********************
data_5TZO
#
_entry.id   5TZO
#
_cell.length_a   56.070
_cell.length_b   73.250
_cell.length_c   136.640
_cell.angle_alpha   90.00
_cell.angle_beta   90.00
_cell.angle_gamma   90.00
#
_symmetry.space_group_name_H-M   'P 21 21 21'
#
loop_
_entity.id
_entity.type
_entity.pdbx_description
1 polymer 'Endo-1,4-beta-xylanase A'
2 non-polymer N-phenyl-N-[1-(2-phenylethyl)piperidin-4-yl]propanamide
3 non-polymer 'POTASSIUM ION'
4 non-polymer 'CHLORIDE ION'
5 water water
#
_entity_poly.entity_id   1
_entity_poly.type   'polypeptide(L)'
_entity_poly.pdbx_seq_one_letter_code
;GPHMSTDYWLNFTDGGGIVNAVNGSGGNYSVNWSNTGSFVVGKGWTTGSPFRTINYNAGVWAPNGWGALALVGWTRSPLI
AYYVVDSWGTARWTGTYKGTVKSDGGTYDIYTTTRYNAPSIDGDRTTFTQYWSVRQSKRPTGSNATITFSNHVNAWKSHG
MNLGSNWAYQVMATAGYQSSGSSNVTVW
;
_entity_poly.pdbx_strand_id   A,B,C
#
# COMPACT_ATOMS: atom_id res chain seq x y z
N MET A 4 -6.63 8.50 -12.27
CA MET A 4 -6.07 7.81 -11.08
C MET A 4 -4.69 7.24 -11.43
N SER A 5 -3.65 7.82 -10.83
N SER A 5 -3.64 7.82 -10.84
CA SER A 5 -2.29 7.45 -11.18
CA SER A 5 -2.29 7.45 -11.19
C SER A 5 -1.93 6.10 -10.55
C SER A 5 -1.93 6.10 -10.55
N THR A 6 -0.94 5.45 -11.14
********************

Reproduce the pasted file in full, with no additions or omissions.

data_5TZO
#
_entry.id   5TZO
#
_cell.length_a   56.070
_cell.length_b   73.250
_cell.length_c   136.640
_cell.angle_alpha   90.00
_cell.angle_beta   90.00
_cell.angle_gamma   90.00
#
_symmetry.space_group_name_H-M   'P 21 21 21'
#
loop_
_entity.id
_entity.type
_entity.pdbx_description
1 polymer 'Endo-1,4-beta-xylanase A'
2 non-polymer N-phenyl-N-[1-(2-phenylethyl)piperidin-4-yl]propanamide
3 non-polymer 'POTASSIUM ION'
4 non-polymer 'CHLORIDE ION'
5 water water
#
_entity_poly.entity_id   1
_entity_poly.type   'polypeptide(L)'
_entity_poly.pdbx_seq_one_letter_code
;GPHMSTDYWLNFTDGGGIVNAVNGSGGNYSVNWSNTGSFVVGKGWTTGSPFRTINYNAGVWAPNGWGALALVGWTRSPLI
AYYVVDSWGTARWTGTYKGTVKSDGGTYDIYTTTRYNAPSIDGDRTTFTQYWSVRQSKRPTGSNATITFSNHVNAWKSHG
MNLGSNWAYQVMATAGYQSSGSSNVTVW
;
_entity_poly.pdbx_strand_id   A,B,C
#
# COMPACT_ATOMS: atom_id res chain seq x y z
N MET A 4 -6.63 8.50 -12.27
CA MET A 4 -6.07 7.81 -11.08
C MET A 4 -4.69 7.24 -11.43
N SER A 5 -3.65 7.82 -10.83
N SER A 5 -3.64 7.82 -10.84
CA SER A 5 -2.29 7.45 -11.18
CA SER A 5 -2.29 7.45 -11.19
C SER A 5 -1.93 6.10 -10.55
C SER A 5 -1.93 6.10 -10.55
N THR A 6 -0.94 5.45 -11.14